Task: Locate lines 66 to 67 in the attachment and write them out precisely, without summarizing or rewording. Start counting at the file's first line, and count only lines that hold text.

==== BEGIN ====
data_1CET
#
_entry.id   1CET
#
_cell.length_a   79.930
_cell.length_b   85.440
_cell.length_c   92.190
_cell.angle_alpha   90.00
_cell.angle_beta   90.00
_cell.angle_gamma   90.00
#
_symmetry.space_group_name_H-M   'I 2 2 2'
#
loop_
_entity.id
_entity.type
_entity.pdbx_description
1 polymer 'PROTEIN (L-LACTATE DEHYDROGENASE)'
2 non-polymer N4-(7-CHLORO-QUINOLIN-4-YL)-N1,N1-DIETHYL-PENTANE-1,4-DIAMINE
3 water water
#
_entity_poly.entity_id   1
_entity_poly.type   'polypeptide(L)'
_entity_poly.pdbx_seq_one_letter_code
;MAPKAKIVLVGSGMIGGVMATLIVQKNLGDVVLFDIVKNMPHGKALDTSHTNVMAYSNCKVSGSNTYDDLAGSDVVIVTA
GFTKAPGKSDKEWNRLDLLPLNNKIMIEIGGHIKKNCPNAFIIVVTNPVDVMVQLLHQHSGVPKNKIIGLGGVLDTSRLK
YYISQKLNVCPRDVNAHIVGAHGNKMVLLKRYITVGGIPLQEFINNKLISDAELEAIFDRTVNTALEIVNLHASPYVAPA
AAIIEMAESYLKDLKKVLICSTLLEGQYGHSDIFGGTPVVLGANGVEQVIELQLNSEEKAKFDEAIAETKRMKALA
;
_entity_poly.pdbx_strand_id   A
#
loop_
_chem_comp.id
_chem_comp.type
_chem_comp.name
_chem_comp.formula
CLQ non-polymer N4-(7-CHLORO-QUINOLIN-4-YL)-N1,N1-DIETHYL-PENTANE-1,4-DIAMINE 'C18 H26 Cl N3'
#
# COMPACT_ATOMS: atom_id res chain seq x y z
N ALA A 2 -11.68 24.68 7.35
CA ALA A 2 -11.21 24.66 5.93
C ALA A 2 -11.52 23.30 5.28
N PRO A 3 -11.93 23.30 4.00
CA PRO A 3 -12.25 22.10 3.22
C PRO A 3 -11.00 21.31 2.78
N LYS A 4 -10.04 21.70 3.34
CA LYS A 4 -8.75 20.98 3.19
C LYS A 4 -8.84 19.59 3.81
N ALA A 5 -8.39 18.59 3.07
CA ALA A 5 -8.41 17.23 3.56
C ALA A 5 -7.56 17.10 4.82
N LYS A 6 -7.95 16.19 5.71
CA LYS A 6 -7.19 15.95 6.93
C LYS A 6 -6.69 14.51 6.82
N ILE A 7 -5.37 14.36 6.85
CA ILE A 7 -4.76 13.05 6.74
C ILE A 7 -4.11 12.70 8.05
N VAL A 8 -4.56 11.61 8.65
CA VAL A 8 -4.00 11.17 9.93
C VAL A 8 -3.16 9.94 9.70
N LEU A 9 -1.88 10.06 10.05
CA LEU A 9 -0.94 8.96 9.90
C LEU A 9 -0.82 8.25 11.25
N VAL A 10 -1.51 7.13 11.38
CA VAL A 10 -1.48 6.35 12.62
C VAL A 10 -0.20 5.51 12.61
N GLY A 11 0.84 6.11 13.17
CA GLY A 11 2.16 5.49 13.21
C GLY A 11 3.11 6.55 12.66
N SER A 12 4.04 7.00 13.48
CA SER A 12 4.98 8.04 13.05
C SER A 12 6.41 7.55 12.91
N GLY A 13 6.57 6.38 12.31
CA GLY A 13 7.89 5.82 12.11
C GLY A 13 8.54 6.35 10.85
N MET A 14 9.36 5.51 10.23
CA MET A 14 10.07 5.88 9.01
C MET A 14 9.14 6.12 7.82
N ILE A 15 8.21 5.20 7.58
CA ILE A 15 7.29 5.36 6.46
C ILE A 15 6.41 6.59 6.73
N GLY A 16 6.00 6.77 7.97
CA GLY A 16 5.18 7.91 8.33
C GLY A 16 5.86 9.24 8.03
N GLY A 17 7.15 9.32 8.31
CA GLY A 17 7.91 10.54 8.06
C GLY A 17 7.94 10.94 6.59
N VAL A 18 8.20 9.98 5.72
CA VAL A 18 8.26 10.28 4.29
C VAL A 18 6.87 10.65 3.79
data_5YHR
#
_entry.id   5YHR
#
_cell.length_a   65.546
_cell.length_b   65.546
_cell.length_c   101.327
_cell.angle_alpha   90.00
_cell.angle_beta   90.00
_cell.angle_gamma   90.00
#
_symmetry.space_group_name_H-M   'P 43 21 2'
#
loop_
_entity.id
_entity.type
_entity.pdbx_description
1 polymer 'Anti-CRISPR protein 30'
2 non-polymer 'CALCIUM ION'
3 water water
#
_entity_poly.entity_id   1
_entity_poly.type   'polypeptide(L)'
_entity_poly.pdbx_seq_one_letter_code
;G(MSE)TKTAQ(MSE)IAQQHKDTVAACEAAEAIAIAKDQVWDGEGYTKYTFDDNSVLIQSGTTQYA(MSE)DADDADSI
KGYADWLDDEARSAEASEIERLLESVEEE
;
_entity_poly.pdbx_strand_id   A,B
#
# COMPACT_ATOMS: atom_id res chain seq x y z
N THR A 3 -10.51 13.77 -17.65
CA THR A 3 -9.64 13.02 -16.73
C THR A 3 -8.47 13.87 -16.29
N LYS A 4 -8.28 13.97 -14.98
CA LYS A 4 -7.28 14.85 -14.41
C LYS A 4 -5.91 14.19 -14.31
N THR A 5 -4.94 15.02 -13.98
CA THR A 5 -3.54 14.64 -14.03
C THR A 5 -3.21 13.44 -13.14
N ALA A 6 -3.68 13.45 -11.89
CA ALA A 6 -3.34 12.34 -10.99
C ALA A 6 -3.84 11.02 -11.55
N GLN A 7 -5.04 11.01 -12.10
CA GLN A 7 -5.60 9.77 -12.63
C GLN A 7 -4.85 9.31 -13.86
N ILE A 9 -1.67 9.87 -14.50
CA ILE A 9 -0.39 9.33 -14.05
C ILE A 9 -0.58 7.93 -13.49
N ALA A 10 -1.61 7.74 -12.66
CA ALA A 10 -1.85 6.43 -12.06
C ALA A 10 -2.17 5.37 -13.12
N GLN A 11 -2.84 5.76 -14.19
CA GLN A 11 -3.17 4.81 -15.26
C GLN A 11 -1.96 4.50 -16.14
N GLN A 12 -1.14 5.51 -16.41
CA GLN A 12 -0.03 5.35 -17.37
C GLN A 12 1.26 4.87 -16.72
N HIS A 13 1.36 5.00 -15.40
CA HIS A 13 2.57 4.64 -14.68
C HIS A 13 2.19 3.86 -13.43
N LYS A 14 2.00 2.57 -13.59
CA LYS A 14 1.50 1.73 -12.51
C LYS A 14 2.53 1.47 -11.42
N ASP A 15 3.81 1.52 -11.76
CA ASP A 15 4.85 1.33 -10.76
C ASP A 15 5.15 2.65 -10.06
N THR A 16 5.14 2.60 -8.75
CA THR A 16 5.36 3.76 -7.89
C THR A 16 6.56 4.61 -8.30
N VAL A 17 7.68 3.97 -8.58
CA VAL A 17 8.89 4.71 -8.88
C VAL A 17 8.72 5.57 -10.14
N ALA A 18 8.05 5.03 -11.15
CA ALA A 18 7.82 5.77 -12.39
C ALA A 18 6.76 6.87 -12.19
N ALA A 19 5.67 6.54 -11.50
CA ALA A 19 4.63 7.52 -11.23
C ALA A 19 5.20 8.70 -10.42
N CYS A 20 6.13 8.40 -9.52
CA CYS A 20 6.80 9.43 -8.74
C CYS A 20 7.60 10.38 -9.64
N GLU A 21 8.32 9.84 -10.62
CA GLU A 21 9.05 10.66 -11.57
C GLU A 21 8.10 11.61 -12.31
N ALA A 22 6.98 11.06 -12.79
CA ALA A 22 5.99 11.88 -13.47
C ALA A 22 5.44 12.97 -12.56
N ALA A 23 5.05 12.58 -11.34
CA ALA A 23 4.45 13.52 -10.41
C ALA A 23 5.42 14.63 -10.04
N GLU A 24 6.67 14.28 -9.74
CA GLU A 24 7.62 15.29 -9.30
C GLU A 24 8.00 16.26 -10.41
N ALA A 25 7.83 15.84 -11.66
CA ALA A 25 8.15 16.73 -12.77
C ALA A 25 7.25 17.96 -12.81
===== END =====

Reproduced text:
C VAL A 10 -0.20 5.51 12.61
N GLY A 11 0.84 6.11 13.17